And I think that we always want something verys, straightforward, very, if you like, cut and dried. We wanna be able to say, this is to do with our society, this is to do with our impairment, and divide them up and be very clear. But I don’t think in our ordinary lives there is, and in a. This is why I’m moving my hands around and making a al because we have all the, I’m using my fingers, like arrows.
We have all these factors, environment impairment feelings, all of these intervene to produce us, to produce Ellie, Tom will and your listeners. And it’s very difficult. We can, we know what we can do to make it better. For example, [00:21:00] you know, there’s a mental illness podcast you can train. Not just doctors, but nurses and psychologists and occupational therapists and social workers and care workers.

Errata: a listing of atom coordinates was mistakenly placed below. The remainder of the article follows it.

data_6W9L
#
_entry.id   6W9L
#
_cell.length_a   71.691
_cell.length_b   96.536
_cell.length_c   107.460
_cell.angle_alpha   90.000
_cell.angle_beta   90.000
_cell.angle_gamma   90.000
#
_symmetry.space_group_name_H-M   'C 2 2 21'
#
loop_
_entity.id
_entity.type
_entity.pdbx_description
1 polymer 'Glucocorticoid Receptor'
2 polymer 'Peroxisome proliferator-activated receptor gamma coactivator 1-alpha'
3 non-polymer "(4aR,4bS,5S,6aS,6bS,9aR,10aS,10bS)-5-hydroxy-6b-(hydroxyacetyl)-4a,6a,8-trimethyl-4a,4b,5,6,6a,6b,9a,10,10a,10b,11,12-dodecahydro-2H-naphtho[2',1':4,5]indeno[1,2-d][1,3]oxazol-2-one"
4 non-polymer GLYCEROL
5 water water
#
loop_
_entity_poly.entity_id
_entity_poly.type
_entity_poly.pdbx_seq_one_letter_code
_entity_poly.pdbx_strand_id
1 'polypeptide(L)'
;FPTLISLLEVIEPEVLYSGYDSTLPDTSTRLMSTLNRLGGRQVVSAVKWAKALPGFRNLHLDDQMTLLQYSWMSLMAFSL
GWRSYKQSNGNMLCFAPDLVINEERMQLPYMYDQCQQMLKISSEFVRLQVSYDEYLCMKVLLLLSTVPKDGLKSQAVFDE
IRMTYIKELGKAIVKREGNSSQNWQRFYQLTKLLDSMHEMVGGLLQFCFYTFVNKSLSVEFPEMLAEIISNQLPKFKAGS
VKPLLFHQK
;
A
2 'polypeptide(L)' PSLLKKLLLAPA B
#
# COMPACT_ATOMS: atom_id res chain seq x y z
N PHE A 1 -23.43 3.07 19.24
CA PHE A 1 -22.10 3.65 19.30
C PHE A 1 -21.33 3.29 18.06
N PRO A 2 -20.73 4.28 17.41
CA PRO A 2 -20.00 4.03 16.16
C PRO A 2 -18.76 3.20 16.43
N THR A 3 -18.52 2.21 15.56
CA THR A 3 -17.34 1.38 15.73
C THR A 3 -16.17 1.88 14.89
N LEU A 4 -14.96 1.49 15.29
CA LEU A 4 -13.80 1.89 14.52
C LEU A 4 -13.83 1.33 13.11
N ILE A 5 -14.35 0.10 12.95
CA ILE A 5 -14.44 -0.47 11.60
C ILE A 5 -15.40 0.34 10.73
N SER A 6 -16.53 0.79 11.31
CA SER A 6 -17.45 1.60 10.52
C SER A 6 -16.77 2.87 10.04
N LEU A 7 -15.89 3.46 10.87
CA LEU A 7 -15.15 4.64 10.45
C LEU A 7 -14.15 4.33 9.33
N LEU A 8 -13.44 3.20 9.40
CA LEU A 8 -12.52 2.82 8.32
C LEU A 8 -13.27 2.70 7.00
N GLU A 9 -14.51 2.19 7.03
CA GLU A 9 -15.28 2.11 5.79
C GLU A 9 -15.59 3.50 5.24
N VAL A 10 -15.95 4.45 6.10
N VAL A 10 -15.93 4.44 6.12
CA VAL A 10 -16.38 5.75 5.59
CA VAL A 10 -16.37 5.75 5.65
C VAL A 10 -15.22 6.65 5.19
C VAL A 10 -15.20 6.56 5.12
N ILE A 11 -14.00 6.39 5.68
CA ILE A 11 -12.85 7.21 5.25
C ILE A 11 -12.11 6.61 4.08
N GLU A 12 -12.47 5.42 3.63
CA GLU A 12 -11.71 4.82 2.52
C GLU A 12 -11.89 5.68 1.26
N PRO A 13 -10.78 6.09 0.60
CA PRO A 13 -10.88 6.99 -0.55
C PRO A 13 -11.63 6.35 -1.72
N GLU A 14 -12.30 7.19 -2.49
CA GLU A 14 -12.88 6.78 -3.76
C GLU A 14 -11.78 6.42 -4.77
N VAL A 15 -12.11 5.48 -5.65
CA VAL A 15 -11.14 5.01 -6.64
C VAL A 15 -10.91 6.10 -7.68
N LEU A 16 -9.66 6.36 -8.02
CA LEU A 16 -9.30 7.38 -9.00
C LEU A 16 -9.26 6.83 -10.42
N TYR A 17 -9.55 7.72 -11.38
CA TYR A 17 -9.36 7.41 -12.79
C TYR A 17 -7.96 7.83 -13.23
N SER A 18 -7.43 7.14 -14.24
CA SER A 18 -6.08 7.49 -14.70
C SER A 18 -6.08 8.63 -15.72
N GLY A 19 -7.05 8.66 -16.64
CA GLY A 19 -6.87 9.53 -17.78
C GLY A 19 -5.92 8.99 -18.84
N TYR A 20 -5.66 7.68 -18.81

You can train them to realize that people are not, Alien because they are ill or disabled. They’re not different. They are like everybody else. I remember when I did I was, I taught medical students at U S C Sangria at, at Norwich Medical School, and I did a course called Working with Disabled People.
And every week I got a couple of disabled people to come and talk to the medical students. And these were people they face here. There are people with learning difficulties. There are people with who are deaf, who use sign language. And there are also people with serious mental illness. And I remember a young guy who had personality disorder came to talk.